Most Britain’s believe that the British Isles is running out of land for new developments, but a January 2018 article from SouthWestBusiness.co.uk has suggested that this is untrue.
A recent survey by Ipsos Mori found that the majority of the population of Britain believes that at least half of the country has been concreted over by residential and commercial developments.
However, according to building expert Paul Barton writing for SouthWestBusiness.co.uk, just 0.1% of UK land is densely developed or classed as “continuous urban fabric”. Farming occupies 56% of the land, and 3% is in a natural non-developed state.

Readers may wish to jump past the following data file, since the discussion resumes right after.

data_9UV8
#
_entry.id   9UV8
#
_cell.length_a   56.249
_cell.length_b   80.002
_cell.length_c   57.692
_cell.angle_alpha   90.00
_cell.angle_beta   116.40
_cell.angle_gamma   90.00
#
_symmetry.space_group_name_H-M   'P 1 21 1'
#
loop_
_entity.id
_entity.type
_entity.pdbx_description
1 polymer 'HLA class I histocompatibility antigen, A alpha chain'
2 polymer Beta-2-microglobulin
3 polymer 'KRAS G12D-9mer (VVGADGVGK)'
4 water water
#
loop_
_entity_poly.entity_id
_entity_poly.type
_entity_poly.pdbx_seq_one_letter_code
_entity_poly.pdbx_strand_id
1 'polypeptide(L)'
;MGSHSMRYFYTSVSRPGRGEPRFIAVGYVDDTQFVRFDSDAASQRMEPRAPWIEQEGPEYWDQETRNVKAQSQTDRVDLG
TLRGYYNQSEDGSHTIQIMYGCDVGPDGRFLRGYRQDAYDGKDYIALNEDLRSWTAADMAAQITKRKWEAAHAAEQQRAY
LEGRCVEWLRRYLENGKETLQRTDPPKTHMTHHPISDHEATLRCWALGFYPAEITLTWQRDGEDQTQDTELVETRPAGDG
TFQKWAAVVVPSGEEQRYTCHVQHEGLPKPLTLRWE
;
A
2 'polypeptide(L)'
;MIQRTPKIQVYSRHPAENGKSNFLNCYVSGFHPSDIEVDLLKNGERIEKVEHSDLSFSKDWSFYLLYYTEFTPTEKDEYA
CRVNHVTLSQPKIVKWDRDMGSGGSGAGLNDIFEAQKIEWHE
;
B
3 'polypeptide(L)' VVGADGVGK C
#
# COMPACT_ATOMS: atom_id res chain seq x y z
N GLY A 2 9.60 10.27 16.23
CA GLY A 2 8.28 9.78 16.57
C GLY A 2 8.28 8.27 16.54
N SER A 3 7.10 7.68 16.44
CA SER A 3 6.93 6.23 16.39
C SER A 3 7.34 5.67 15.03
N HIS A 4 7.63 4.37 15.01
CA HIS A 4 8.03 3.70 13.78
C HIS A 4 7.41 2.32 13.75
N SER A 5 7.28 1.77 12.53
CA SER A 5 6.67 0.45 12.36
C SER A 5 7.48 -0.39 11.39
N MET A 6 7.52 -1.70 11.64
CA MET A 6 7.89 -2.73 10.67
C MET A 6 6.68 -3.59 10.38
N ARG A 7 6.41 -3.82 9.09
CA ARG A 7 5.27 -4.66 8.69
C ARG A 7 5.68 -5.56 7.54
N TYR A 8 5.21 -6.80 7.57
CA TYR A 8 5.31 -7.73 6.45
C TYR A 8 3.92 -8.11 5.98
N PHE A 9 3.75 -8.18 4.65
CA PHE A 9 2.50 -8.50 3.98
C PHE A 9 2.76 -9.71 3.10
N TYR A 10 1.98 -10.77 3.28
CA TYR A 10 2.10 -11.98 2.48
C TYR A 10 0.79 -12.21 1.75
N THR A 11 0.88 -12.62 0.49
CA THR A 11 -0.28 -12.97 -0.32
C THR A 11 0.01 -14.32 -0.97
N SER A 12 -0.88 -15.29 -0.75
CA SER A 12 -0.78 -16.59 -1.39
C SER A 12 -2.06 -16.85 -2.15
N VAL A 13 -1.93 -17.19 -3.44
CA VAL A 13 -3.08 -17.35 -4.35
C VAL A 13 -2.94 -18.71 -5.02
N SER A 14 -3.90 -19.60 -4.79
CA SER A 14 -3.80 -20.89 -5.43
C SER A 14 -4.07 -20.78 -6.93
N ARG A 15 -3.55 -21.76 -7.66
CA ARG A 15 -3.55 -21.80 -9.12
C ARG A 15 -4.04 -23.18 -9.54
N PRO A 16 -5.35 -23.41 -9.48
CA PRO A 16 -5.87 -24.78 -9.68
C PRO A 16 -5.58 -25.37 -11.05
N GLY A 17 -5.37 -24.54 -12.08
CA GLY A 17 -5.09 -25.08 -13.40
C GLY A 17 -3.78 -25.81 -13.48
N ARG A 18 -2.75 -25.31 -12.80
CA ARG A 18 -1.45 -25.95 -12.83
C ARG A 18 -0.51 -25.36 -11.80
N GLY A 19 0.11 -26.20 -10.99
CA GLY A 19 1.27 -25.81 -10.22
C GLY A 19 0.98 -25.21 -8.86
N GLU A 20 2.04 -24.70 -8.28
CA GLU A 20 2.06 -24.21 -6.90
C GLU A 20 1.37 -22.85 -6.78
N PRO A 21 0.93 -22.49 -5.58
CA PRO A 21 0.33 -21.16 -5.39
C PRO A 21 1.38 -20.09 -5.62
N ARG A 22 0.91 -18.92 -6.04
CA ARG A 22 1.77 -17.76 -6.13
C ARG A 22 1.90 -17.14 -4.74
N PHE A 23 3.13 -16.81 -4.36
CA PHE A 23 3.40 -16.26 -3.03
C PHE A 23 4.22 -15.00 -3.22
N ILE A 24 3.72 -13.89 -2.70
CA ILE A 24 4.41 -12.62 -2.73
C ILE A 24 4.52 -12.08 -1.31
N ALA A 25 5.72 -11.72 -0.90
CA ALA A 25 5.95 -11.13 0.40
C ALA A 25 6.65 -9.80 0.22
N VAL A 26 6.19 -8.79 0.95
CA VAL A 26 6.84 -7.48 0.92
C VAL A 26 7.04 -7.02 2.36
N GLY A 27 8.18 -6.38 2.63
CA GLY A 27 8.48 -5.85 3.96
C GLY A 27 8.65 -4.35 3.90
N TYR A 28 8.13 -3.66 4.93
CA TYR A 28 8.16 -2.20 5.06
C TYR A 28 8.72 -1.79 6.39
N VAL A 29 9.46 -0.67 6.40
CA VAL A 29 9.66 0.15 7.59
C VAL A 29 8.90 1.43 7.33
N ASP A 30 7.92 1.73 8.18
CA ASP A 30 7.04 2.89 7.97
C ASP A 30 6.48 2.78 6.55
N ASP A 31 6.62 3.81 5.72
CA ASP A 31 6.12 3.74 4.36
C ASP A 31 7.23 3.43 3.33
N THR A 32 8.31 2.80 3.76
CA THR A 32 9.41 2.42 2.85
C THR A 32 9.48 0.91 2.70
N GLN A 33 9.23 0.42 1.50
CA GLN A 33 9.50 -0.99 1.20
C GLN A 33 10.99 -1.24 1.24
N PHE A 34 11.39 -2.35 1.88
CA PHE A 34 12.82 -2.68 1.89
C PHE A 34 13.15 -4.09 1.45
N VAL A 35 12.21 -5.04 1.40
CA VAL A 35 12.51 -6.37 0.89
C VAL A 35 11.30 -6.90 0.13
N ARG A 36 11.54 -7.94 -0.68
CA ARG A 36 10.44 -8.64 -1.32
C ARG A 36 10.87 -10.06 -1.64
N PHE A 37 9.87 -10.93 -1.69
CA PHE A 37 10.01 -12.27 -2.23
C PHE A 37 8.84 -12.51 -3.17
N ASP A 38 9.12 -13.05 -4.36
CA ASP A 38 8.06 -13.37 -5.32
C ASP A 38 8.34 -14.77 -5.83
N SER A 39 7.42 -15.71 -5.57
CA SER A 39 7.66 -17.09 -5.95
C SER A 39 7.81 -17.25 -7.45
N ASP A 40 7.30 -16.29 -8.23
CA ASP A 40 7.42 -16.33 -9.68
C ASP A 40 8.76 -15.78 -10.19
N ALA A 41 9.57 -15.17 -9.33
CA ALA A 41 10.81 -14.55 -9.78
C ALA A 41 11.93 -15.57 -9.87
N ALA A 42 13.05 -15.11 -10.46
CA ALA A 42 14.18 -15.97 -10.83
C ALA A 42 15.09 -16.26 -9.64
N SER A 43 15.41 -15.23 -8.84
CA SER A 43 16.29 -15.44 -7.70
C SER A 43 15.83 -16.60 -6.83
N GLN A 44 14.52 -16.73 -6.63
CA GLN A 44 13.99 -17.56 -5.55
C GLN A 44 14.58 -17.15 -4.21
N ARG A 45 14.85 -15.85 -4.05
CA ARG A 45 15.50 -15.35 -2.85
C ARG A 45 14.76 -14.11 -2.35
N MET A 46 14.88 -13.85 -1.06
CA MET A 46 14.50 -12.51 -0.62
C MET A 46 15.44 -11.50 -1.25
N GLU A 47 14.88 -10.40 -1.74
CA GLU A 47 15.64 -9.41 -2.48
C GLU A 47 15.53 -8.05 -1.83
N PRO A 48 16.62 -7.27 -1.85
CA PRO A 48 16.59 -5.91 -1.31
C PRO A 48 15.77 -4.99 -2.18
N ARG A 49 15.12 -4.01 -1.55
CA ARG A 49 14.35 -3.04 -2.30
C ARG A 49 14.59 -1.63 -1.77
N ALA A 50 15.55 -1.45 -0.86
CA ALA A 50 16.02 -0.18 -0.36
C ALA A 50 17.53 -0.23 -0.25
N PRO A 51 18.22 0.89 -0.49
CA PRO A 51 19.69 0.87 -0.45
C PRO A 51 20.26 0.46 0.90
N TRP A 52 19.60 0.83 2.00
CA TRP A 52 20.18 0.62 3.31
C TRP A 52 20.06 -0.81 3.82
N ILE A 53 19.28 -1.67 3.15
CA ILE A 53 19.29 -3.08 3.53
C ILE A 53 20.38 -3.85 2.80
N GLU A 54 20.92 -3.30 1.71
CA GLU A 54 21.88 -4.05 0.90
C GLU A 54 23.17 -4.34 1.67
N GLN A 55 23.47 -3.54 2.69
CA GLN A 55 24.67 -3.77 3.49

Although there is plenty of land left for development, some protestors argue that their objections are based on the danger of Britain running out of undeveloped land. Barton argues that poor perception of land use prejudices people’s opinions when new developments are announced. He claims that the press and TV do not present the true picture when reporting on new land development proposals, and believes that the public needs to be shown the full picture about land use.
Commercial mortgages are available for new building and property development projects, but these are usually conditional on the developer obtaining planning permission. The planning application process can be delayed if there are many objectors to a plan, and this could cause developers to pull out of projects. Although many objections are based on perceived disruption by a commercial business, some are because of the idea that more land should not be concreted over.